These technologies for the removal of red mud have a number of disadvantages or inconveniences. Sodalite, a sodium aluminum silicate, leaves the circuit in a solid phase with the red mud, constituting a great loss of chemicals, i. e. of caustic and alumina, which has a major effect on the production costs. Furthermore, plant efficiency is affected by separation of red mud in relatively large equipment and the resulting elevated holding time. Temperature and caustic concentration are reduced which leads to a reduction of liquor stability, resulting in a considerable and undesired loss of dissolved alumina; this, in turn, affects plant productivity and consequently the overall costs. This loss of soluble alumina may affect the supersaturation of process streams and, in consequence, the liquor and plant productivity, thus increasing the specific fixed costs. The final solids concentration of the red mud to be disposed of is still insufficient with 0.8 m3 to 1.5 m3 of liquor per ton of dry mud being wasted. Although the suspension has been diluted by the washing water in counter current, considerable quantities of soluble caustic and alumina are disposed of as waste into the red mud ponds. The excess water used for washing requires additional steam and evaporating capacity in order to maintain temperature and concentration in the circuit, thus increasing production and capital costs. At a solids concentration of 30 to 55%, the red mud remains in a thixotropic range with a large quantity of free caustic, which poses serious handling and storage problems.
None of the known technologies has been able to solve the problem of solid phase losses resulting from the reactive silica content in bauxite.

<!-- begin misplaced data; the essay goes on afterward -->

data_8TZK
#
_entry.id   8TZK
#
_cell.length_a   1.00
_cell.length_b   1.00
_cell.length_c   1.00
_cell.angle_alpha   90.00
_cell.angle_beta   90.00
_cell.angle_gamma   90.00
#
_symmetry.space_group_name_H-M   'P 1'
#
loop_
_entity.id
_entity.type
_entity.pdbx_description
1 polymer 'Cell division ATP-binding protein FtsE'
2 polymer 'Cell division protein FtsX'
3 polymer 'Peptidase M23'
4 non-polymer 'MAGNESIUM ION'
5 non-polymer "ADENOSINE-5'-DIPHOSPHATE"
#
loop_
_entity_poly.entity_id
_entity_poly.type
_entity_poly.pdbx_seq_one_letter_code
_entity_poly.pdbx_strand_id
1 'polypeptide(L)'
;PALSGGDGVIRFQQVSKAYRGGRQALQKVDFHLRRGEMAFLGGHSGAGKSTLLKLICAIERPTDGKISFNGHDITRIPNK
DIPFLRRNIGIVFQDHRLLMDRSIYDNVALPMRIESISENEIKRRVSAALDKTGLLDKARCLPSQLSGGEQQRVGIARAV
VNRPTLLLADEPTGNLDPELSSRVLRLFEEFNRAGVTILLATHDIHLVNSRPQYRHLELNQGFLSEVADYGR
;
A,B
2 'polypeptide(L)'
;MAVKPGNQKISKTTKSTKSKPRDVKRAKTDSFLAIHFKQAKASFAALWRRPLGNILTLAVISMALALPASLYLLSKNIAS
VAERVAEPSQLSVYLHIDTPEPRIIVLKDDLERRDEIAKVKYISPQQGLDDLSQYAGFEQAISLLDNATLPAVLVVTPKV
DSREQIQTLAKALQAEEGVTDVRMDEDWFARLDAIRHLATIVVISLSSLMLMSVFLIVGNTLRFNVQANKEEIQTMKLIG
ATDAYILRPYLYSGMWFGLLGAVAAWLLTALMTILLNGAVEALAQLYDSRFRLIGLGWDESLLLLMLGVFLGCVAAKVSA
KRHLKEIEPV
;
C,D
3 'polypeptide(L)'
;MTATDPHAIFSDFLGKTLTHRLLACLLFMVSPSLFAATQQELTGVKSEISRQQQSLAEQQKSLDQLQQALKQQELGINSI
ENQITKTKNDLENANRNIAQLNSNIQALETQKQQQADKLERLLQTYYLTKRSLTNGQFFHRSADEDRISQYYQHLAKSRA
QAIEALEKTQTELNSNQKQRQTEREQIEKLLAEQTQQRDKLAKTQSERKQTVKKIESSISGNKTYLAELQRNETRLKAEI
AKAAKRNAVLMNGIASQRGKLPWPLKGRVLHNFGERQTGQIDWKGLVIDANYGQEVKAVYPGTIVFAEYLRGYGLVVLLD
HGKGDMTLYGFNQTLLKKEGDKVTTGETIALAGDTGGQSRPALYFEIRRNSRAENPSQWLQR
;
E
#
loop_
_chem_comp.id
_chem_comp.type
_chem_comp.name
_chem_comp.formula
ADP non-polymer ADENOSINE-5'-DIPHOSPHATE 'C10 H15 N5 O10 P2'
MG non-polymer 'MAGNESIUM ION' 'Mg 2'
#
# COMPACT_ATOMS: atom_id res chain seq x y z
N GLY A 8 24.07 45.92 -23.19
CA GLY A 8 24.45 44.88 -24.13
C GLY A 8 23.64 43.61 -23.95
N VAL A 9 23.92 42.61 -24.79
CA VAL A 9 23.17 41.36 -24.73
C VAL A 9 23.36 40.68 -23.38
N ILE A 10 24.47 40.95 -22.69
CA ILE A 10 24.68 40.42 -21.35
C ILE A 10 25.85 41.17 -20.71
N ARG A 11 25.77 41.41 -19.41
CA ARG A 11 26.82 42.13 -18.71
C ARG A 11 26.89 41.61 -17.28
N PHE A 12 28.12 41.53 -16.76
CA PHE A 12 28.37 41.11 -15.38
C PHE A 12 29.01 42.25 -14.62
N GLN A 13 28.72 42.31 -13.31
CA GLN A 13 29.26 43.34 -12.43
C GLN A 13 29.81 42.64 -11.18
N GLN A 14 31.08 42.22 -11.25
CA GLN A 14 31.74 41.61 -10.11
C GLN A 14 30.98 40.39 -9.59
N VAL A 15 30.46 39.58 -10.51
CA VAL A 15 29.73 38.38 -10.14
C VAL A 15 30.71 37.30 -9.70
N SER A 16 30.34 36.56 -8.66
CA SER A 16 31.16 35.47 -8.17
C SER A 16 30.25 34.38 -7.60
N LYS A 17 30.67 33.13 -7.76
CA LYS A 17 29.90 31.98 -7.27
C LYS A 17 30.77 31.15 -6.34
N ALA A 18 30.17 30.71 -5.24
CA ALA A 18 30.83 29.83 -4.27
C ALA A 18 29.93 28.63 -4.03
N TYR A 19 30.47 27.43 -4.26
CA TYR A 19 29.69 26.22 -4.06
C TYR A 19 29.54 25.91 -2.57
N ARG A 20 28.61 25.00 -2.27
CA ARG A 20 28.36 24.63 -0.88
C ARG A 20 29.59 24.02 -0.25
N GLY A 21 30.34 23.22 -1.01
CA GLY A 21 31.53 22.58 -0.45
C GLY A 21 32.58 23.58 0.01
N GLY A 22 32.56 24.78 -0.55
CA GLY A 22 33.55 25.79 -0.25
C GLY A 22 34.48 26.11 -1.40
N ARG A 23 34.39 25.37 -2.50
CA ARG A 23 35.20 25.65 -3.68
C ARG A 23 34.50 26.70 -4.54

The purpose of the present invention is to avoid the above-mentioned disadvantages and inconveniences; it is particularly intended to reduce the solid phase (bound-form) losses of caustic and alumina, and to produce non-thixotropic mud for clean and economical disposal. Whithin the scope of the invention described herein, this problem is solved by washing and filtration under pressure above atmospheric. Washing can be done with hot water and/or steam. During pressurized washing and filtration, particularly by means of hot water and/or steam, the valuable substances bound in the solid (mud/waste) are dissolved and washed out. This results in particular in a low caustic soda lye consumption, thanks to increased liquor recovery and/or regeneration, and--depending on the operating conditions--in a lower alumina loss. At the same time, the ecological compatibility of the red mud to be disposed of is improved by reducing the quantity of liquid and caustic contained in it, and by removing thixotropic mud characteristics.
Another advantageous feature of the invention is characterized by washing and filtration taking place at pressures between 2 and 8 bars, in particular at 4 to 5 bars. Working under high pressure permits use of hot water at temperatures far above 100░ C. which has a favorable effect on the washing process.
An advantageous feature of the invention is characterized by washing taking place with thin red mud layers between 1 mm and 10 mm, preferably between 3 mm and 6 mm. This permits particularly efficient washing of the entire quantity of red mud.
An advantageous further embodiment of the invention is characterized by the filter speed ranging between 0.1 and 3 revolutions per minute, preferably between 1 and 2 revolutions per minute.